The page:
"If you support [presidential challenger Mir Hossein] Mousavi too openly, you destroy him," says Dominique Moisi, a leading French intellectual who has worked extensively on Middle East geopolitics. "So [if you are the American president] you support human rights, you don't support a particular person. It's a correct policy of prudence ... at this time."
But the absence of a strident US voice has brought some European leaders – especially Angela Merkel of Germany and France's Nicolas Sarkozy – to call for a review of Iran's June 19 elections. French officials called the Iranian ambassador, for the second time, asking for a release of protesters thrown in prison.
Tehran itself has saved most of its ire for Britain, a former hated colonial master often dubbed the "Little Satan." Today, Iran expelled two British diplomats for "activities incompatible with their status." Britain responded by sending two Iranian diplomats home.
Obama toughens language
In Washington today, President Obama spoke of the misuse of American statements in Iranian media – including that the US was orchestrating the street riots.
"The Iranian people are trying to have a debate about their future," Mr. Obama said in the administration's lengthiest comment to date on Iran. "Some in the Iranian government ... are trying to avoid that debate by accusing the US and others in the West of instigating protests over the elections," he said, calling this "patently false."
Prior to Obama's press conference, Paris-based Iran expert Clément Therme warned of Tehran's creative use of disinformation. "Iran is a special country in the Islamic world," offered Mr. Therme of the French Institute of International Relations (IFRI). "It uses the USA as a tool to justify its domestic problems. To take a position of distance ... as Obama is doing, pressures Iran's leadership. Why is the supreme leader focusing on Great Britain? Because Obama is not giving him anything to attack. It's a new policy, and it is working."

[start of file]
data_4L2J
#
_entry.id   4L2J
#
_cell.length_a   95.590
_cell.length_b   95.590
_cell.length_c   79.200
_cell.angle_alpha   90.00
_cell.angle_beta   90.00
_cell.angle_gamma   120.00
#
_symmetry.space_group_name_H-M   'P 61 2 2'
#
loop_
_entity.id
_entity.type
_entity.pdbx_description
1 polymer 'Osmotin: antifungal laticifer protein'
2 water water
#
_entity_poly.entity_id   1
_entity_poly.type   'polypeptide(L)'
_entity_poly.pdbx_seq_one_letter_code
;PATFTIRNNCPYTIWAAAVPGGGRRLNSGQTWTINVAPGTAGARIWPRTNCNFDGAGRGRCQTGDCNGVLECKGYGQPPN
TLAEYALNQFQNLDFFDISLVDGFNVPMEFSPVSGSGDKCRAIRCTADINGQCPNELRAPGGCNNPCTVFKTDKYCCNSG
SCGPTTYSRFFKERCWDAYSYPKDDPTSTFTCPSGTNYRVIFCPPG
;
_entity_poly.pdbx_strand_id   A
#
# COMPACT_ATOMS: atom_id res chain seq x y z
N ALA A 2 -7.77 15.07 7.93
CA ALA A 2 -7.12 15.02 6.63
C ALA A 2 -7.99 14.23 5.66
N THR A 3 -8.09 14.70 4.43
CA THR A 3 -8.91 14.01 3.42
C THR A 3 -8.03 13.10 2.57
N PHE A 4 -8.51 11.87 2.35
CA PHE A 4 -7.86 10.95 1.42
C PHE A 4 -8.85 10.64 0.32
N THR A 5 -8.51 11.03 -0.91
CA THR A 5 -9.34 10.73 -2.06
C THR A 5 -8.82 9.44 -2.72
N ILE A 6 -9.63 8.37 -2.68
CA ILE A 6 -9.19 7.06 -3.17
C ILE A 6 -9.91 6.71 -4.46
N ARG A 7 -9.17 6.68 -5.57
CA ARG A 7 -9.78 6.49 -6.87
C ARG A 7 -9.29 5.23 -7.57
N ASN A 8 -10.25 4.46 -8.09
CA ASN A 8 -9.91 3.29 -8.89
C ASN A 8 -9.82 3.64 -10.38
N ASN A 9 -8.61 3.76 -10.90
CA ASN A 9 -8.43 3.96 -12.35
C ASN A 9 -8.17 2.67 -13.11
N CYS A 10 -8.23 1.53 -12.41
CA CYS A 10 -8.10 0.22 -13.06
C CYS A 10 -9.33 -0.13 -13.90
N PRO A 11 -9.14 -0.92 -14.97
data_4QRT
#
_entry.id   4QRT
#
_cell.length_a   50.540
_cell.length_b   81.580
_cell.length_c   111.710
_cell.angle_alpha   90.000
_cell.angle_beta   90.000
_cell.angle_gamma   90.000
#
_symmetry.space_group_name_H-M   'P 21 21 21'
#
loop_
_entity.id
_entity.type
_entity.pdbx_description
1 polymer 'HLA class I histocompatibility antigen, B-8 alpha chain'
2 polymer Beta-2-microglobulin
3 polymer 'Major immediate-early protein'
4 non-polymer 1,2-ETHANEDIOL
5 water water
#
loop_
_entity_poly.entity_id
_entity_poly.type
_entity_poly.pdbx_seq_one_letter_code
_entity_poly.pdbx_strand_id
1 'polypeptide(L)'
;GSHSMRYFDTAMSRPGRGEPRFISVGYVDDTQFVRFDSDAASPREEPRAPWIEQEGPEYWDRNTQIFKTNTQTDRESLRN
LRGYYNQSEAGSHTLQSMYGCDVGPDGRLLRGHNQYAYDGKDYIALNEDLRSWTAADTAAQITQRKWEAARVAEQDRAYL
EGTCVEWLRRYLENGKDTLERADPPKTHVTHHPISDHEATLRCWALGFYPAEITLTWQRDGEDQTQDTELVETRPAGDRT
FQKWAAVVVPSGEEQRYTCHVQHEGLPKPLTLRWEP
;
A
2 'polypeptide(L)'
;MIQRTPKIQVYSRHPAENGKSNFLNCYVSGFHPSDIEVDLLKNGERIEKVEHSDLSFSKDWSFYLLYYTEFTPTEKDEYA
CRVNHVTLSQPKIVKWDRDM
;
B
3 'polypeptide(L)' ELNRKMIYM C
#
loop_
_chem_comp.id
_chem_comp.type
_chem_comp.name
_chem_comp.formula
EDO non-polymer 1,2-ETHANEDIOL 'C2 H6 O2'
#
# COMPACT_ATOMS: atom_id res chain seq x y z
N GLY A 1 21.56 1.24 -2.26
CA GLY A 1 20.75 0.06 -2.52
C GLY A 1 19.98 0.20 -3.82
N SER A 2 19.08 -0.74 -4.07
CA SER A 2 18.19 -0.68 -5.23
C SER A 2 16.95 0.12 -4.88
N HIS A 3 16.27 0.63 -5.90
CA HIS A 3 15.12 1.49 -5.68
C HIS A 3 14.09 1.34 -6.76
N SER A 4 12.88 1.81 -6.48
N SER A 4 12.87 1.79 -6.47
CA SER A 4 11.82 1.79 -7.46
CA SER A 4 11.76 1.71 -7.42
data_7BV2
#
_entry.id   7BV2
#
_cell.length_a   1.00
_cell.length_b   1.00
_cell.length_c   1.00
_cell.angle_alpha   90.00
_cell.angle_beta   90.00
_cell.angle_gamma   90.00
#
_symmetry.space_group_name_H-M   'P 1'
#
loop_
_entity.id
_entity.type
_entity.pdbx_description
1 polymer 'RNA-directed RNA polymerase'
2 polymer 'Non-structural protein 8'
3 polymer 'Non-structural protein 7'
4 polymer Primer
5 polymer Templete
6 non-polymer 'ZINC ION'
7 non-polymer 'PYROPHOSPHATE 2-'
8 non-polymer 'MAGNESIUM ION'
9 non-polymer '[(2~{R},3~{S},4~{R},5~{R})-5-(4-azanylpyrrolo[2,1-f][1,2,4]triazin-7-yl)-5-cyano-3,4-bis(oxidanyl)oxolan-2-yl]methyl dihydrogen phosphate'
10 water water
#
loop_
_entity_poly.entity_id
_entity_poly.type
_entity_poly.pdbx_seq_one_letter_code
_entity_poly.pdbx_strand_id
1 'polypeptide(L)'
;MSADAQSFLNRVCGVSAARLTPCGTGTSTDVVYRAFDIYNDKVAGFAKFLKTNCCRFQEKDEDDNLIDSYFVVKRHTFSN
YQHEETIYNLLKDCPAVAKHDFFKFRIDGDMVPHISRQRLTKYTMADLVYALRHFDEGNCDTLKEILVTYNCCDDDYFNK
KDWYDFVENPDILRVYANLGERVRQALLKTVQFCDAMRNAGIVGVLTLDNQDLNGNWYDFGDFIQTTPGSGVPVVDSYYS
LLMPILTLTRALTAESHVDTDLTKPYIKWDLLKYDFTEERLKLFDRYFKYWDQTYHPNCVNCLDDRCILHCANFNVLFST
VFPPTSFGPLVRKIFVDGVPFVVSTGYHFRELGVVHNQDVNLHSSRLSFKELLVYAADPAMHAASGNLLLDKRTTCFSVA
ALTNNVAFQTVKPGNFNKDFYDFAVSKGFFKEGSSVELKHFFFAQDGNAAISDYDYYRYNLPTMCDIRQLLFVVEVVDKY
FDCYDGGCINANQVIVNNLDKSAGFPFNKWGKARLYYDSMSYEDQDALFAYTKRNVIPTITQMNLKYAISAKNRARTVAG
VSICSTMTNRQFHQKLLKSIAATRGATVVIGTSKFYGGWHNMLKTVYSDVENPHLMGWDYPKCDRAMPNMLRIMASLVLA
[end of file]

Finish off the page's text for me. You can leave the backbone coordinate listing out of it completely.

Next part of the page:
Some Western columnists have said beleaguered demonstrators would benefit from simply hearing that their cause was understood by a US president that many of them say they admire. Obama's tone today was seen as tougher. He said he was "appalled" by the treatment of protesters, and described the death of Neda Agha-Soltan as "heartbreaking." Ms. Soltan was the young Iranian woman whose death in Tehran was captured on video and seen worldwide.
US too timid?
On Sunday, GOP leaders including Sen. Lindsey Graham (R) of South Carolina charged Obama with "timidity" in the face of a new generation of Iranians that voted against the hard-line mullahs. "The president of the US is supposed to lead the free world, not follow it," Senator Graham said.
Yet most European analysts say that a patient US approach, and a distancing from the kind of pro-democracy invective that became familiar overseas during the previous US administration, would be more effective in promoting the cause championed by Iranians seeking change.
The Mideast director of IFRI in Paris, Denis Bauchard, says that "if you support the opposition in Iran, you make them an agent of the USA – a very risky policy." [Editor's note: The original version misspelled Denis Bauchard's last name.]
In a review here today of Obama's foreign policy, hosted by the French America Foundation, the US president was given good marks by John Negroponte, former US national intelligence director in the Bush administration, and a former French ambassador to Washington, Francois Bujon de l'Estang.
During a question-and-answer session, Richard Burt, a former US ambassador to Germany, said Obama's engagement policy toward Iran was "high risk" since failure could bring repercussions in Israel and by its US supporters. Mr. de l'Estang, now president of Citigroup in Paris, disagreed, saying that he saw "no downsides" and that a failure would simply lead to different tactics. Mr. Negroponte said he had a "high level degree of confidence" in the Obama team, which got "an extremely good start to foreign policy."